Monday, October 17, 2011

Read Elsewhere: Story

"The artistic sensibility in the nation became wholly self-referential - the story of my life is what matters, not the well-crafted and distilled art of memoir, nor the carefully compiled story (and analysis) of the lives (and problems ) of others - but the story of what I am feeling, right now, right this minute.  And so, I became part of the problem, I suppose . . . We have always loved stories, I think, it's just that we, as a nation and perhaps as a human race, recently stopped loving stories about the other; we began to love stories only about ourselves.  We love stories in which we are the protagonists in search of truth.  I do not want to judge this.  But my feeling is that we can cope with the increasing smallness, rapidness, and indifference of our changing, violent world only by seeing ourselves as noble characters caught in the struggle.  We are all, as Turgenev so presciently said over a century ago, either Hamlet or Quixotes, and we must be these kinds of people if we are to endure.

We see ourselves in a struggle of epic, or at least interesting, magnitude, and so we go about documenting it ourselves, not waiting for some future historian, anthropologist, or novelist to find our tale and tell it for us. YouTube, MySpace, blogs - all of these things are ways for us to make ourselves protagonists on a very crowded, violent, and unjust stage." - Dean Bakopoulos, My American Unhappiness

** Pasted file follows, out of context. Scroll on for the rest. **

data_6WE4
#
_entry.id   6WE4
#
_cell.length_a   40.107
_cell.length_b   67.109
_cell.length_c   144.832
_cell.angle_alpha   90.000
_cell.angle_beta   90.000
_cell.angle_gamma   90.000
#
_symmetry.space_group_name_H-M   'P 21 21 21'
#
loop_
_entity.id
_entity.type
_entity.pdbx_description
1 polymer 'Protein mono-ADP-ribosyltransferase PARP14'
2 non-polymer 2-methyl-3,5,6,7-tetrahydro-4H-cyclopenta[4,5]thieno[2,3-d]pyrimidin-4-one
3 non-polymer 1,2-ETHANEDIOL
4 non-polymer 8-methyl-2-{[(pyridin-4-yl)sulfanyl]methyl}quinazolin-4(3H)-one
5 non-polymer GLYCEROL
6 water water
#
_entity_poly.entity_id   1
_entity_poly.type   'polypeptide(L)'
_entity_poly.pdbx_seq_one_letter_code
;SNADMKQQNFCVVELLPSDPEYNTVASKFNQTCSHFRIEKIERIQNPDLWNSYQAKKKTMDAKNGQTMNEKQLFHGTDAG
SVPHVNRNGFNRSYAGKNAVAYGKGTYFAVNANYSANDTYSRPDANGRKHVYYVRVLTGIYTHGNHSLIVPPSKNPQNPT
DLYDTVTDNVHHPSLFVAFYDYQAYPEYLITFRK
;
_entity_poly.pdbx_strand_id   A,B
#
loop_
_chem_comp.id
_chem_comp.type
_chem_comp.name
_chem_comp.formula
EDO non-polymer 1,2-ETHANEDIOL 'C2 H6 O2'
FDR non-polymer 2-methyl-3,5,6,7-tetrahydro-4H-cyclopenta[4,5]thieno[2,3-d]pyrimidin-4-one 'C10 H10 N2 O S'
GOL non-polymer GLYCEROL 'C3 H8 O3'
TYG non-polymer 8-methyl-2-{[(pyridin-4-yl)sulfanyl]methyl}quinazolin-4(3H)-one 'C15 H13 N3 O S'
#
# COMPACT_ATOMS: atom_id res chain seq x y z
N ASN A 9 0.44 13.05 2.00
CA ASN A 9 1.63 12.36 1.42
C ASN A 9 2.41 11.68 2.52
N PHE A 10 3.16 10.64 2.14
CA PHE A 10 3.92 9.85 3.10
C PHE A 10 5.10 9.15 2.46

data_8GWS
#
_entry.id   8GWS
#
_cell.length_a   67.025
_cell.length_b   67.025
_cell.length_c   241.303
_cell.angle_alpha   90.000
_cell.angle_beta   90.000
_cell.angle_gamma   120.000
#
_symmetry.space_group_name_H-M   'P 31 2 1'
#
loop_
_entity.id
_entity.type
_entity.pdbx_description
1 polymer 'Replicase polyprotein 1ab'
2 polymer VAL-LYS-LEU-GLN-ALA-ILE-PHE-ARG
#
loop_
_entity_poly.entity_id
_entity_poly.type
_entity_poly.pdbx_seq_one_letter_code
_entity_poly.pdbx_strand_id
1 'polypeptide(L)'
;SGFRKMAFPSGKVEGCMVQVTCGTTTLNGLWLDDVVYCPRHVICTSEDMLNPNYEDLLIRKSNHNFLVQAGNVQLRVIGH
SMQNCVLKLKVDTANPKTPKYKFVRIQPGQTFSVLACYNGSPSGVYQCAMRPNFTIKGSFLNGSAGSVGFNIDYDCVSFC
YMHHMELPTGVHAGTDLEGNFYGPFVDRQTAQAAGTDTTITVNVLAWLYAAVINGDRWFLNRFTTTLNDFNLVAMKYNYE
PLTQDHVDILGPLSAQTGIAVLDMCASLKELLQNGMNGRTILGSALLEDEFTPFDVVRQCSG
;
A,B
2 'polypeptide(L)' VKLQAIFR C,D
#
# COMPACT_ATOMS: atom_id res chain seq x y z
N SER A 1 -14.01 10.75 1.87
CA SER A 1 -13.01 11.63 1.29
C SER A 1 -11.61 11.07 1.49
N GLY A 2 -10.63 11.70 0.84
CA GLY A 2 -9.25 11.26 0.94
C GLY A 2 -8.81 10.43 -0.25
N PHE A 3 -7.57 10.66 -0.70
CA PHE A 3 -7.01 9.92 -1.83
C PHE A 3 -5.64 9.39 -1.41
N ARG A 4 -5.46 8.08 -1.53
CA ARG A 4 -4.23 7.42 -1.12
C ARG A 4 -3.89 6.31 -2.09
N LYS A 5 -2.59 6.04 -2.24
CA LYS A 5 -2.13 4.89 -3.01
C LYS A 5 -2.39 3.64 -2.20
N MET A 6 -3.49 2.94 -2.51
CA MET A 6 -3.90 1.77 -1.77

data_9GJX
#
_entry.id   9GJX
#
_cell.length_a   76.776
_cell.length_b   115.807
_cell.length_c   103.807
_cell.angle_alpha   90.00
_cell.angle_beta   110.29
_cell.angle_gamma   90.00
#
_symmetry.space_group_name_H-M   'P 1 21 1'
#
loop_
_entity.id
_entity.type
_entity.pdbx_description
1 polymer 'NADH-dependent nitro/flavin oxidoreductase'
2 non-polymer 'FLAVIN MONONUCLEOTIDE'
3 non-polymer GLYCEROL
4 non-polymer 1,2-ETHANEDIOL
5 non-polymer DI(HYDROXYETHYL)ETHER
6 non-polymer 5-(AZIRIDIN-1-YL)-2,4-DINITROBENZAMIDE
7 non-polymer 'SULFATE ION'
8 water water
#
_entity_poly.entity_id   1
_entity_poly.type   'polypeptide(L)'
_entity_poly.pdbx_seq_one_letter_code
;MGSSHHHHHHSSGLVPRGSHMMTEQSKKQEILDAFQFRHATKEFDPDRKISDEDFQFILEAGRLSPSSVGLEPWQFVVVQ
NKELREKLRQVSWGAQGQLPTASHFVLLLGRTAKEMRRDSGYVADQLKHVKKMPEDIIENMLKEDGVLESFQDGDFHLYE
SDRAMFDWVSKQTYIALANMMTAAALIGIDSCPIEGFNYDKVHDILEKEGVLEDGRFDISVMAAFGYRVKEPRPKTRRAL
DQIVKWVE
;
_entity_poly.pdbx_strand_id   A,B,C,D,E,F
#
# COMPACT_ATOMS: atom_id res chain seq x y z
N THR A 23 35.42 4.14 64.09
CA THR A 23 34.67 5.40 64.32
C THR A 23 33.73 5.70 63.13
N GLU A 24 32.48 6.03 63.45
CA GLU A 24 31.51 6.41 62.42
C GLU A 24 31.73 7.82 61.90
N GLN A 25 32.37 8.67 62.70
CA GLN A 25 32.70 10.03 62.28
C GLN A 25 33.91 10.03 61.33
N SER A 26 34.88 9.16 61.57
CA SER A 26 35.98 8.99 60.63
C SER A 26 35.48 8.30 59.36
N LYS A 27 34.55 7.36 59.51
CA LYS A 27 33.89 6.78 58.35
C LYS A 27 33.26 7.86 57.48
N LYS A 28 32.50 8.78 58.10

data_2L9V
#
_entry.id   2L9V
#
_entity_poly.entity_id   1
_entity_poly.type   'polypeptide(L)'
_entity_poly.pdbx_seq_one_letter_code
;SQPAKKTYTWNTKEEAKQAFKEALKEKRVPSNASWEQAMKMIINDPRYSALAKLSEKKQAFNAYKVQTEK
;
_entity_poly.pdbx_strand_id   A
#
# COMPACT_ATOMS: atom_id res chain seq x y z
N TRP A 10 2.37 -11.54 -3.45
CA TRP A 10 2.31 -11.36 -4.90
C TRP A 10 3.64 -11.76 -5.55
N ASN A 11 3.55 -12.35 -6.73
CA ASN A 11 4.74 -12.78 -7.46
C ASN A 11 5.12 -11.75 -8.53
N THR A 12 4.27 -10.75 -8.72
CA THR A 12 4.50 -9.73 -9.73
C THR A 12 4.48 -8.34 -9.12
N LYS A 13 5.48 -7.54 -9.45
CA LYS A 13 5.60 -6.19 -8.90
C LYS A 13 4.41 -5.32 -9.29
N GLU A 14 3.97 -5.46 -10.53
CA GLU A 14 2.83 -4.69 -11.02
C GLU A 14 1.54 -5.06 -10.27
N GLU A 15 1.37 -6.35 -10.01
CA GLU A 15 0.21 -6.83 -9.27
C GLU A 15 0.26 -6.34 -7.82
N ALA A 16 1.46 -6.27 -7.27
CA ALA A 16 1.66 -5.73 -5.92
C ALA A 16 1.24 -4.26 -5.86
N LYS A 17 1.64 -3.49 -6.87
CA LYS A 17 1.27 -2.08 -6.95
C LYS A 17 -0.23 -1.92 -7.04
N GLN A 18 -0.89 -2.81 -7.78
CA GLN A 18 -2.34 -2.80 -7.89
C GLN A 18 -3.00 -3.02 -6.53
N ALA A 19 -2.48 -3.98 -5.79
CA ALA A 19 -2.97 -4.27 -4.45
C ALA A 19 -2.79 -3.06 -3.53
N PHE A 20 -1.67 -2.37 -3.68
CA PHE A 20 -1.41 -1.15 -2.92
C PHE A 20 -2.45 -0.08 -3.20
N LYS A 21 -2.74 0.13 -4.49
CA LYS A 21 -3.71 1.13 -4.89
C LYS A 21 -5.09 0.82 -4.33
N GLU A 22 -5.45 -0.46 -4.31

"The story my kids will tell someday depends on me.  I am writing their book, and I want their childhood chapters full of traditions and stories and memories of the comforts of home." - Kelle Hampton


"When our story is told, and it will be told in song and fable and interpretive dance and puppet show, people will weep with joy and, through sobs, say, "Today we have witnessed love.  How can our lives not be bettered by this?" - quote in a friend's back entry.

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